Whitehall man sues to strip mine in South Park
A Whitehall businessman sued Allegheny County on Thursday over his effort to strip mine 93 acres in the Sleepy Hollow section of South Park.
Nello Fiore, 74, owns mineral rights he says amount to 700,000 tons of coal worth $100 million under South Park. The county, which owns the surface property, has denied Fiore's requests to mine the coal.
"If you owned the coal, what would you do?" Fiore asked. "I will live by (state Department of Environmental Protection) rules and regulations. It wouldn't last more than two years, and I'm going to build ballfields and pavilions. Any time you have a project like this, the end product shows it's worth doing."
As part of the post-mining land reclamation, Fiore has proposed constructing soccer, football, baseball and softball fields and has offered the county royalties that could top $1 million.
County officials rejected Fiore's proposal this summer after hosting a town hall meeting. More than 250 attended, mostly to speak against the strip mine proposal.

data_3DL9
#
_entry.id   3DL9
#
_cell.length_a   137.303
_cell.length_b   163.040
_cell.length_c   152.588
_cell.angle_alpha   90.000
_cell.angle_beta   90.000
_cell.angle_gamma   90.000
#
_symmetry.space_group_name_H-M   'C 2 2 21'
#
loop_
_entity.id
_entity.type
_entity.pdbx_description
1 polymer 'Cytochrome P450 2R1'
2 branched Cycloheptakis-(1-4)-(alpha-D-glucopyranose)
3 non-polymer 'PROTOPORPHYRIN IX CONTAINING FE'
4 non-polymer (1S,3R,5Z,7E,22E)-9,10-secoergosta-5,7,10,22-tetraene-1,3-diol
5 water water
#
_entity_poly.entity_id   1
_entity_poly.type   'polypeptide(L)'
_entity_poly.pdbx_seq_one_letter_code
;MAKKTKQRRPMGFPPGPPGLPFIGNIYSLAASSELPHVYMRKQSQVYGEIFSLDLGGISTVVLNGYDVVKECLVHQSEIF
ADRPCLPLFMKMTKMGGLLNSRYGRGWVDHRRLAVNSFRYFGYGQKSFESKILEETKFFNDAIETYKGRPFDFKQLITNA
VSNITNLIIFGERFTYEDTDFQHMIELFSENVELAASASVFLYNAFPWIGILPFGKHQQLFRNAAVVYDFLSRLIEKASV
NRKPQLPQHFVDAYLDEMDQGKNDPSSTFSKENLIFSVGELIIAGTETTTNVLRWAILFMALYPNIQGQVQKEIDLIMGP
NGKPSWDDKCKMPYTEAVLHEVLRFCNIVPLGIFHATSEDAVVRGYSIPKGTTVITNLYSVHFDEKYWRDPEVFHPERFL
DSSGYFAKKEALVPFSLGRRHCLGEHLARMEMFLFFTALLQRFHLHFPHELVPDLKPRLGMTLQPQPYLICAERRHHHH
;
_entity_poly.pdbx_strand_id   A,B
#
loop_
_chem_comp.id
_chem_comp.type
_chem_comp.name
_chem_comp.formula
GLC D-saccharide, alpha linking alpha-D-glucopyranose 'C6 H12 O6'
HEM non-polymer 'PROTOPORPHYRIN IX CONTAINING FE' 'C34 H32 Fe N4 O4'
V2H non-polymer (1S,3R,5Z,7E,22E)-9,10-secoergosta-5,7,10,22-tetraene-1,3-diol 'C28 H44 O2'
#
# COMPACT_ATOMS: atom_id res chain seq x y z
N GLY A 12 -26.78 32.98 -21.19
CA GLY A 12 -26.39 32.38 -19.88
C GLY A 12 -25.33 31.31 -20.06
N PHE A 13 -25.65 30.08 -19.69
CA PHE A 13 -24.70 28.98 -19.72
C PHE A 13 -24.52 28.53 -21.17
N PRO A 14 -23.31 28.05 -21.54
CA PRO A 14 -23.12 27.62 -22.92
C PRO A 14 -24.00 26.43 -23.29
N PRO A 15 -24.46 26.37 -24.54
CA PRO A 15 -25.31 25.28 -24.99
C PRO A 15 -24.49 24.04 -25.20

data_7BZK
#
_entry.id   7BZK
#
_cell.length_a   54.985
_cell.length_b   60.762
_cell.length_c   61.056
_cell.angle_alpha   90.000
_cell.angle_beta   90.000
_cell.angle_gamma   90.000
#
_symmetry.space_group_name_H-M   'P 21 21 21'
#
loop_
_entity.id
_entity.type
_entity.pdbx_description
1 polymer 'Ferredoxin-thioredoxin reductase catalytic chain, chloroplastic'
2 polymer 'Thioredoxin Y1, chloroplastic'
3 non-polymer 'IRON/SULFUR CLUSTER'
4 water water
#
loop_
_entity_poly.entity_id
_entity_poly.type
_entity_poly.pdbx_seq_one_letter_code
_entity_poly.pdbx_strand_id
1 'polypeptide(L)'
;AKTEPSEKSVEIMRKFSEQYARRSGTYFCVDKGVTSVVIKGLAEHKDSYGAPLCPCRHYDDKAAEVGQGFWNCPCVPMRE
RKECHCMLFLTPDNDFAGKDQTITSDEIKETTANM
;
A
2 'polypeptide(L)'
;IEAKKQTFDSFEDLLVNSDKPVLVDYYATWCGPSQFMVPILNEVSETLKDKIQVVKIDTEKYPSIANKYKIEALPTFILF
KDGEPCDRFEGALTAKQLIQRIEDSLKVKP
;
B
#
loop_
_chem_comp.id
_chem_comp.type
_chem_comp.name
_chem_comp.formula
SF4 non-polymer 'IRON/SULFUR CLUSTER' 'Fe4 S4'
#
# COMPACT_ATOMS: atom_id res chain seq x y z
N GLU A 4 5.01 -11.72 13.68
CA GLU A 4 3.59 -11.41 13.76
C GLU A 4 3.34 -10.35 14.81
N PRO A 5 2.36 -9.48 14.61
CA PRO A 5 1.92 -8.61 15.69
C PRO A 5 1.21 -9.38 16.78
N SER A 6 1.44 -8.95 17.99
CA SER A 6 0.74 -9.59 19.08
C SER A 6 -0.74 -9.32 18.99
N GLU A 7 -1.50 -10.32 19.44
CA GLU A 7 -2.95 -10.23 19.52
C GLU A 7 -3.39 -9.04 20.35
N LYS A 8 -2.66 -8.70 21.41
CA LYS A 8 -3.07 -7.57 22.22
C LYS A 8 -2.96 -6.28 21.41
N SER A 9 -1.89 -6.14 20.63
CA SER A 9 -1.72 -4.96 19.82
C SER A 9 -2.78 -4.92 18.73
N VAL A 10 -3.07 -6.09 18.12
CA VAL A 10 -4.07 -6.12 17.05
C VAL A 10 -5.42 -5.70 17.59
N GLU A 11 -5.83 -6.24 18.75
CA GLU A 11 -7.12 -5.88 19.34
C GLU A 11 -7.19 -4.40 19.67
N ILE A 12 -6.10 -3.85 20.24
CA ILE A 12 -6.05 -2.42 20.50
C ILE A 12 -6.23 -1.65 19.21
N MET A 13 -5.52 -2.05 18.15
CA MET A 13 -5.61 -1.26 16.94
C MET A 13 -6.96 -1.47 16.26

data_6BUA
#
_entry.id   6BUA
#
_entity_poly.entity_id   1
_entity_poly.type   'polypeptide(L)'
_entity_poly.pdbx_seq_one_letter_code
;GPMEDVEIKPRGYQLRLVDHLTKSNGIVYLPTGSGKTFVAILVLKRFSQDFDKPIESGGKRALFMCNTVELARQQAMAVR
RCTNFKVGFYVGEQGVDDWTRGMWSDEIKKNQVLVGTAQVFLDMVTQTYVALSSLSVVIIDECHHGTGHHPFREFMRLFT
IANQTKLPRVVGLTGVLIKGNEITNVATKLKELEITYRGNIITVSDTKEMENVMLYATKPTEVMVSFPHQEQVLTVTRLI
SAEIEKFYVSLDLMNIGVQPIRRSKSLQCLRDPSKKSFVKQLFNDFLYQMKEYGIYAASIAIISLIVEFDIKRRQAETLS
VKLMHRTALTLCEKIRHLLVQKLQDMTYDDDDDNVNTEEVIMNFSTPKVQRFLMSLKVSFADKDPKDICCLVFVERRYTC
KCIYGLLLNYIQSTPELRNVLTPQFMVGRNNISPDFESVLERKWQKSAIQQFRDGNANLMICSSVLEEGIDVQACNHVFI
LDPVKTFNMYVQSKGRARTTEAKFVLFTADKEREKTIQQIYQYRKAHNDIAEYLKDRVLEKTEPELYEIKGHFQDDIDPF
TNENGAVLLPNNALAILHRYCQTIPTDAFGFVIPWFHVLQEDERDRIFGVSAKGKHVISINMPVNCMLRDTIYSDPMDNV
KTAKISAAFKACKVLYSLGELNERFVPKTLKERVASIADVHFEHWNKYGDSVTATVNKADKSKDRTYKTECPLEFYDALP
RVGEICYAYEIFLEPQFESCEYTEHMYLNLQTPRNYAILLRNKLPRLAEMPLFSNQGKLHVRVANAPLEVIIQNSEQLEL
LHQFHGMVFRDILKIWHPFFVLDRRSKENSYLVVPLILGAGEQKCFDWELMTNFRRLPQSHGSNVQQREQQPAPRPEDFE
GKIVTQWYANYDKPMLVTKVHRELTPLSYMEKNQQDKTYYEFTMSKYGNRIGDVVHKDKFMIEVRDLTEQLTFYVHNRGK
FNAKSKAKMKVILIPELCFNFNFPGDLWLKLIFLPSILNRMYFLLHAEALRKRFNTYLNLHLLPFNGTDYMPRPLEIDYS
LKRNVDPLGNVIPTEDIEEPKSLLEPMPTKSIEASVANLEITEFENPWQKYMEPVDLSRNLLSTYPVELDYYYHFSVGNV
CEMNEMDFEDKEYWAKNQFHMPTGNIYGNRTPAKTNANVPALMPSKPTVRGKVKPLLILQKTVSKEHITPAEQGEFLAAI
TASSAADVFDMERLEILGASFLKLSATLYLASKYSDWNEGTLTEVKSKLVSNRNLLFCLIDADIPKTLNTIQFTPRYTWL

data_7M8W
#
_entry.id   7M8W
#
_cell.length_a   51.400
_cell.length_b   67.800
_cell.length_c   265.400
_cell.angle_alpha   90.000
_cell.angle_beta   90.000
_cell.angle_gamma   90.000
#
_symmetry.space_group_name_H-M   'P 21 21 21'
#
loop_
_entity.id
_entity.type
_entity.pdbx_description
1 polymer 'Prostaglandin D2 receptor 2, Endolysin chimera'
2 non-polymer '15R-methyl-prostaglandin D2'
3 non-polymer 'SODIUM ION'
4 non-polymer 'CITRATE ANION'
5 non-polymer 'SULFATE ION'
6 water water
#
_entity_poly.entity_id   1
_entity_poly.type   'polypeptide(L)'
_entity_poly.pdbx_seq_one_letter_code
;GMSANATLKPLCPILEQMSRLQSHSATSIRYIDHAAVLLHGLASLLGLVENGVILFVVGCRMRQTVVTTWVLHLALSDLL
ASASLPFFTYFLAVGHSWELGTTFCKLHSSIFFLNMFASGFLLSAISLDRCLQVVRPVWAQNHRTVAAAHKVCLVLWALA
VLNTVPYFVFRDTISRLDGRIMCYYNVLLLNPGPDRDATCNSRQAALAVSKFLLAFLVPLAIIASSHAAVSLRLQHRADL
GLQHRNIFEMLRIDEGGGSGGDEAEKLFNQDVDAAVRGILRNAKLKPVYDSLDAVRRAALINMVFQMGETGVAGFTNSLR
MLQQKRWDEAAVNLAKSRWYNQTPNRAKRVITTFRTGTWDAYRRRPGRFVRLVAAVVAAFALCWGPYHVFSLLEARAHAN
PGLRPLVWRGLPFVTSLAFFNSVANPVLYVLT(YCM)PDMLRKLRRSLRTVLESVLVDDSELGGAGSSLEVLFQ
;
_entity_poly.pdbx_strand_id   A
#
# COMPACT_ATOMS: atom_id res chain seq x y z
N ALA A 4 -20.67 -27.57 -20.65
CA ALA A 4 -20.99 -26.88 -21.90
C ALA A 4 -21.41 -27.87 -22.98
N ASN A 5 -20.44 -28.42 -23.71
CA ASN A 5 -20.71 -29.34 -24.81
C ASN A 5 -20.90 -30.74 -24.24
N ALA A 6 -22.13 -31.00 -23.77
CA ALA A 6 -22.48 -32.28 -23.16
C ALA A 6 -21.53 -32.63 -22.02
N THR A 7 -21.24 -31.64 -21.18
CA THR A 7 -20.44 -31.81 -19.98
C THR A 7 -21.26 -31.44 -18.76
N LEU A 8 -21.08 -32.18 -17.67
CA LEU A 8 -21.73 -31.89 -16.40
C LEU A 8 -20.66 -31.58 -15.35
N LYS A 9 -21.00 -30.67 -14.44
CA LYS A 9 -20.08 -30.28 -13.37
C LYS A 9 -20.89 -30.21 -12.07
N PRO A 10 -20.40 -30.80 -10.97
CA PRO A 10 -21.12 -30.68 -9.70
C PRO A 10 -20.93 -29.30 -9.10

County Councilman Vince Gastgeb, R-Bethel Park, said the county will defend its position in court. He cited environmental concerns for neighbors and concern for the park.
"It can't be done in the manner he's suggesting. It would ruin that whole area," Gastgeb said. "It's a natural preserved area and it's a park. If Fiore wants to sue, he can get in line like everybody else to sue the county."
Fiore acquired the mineral rights from his brother when he died in 1996. The mineral rights were separated from the surface rights in 1902, before the county owned the land.
Fiore said the current sale price of coal, about $140 a ton for metallurgical grade, convinced him to act. The average spot price for coal in the Northern Appalachian region for the week ended Oct. 3 was $143 a ton for steam coal used to generate electricity, according to the Energy Information Administration. Metallurgical coal, used to make steel, typically costs more.
The Sleepy Hollow section of the park is the southern tip of the 2,000-acre park. South Park's master plan, developed in 2001, designates the section as an important biological zone that is the largest and most naturally intact area in South Park.
Kevin Evanto, spokesman for county Chief Executive Dan Onorato, said Onorato rejected Fiore's proposal in June and will defend that position in court.
Fiore is requesting the county pay him for the coal if he is not allowed to mine it.
"The county can't have both. Either someone has to let us mine the coal or pay us for the coal," said Tom King, Fiore's lawyer. "There's certainly going to be some inconvenience, but it's going to create jobs."
Fiore filed the lawsuit in Allegheny County Common Pleas Court.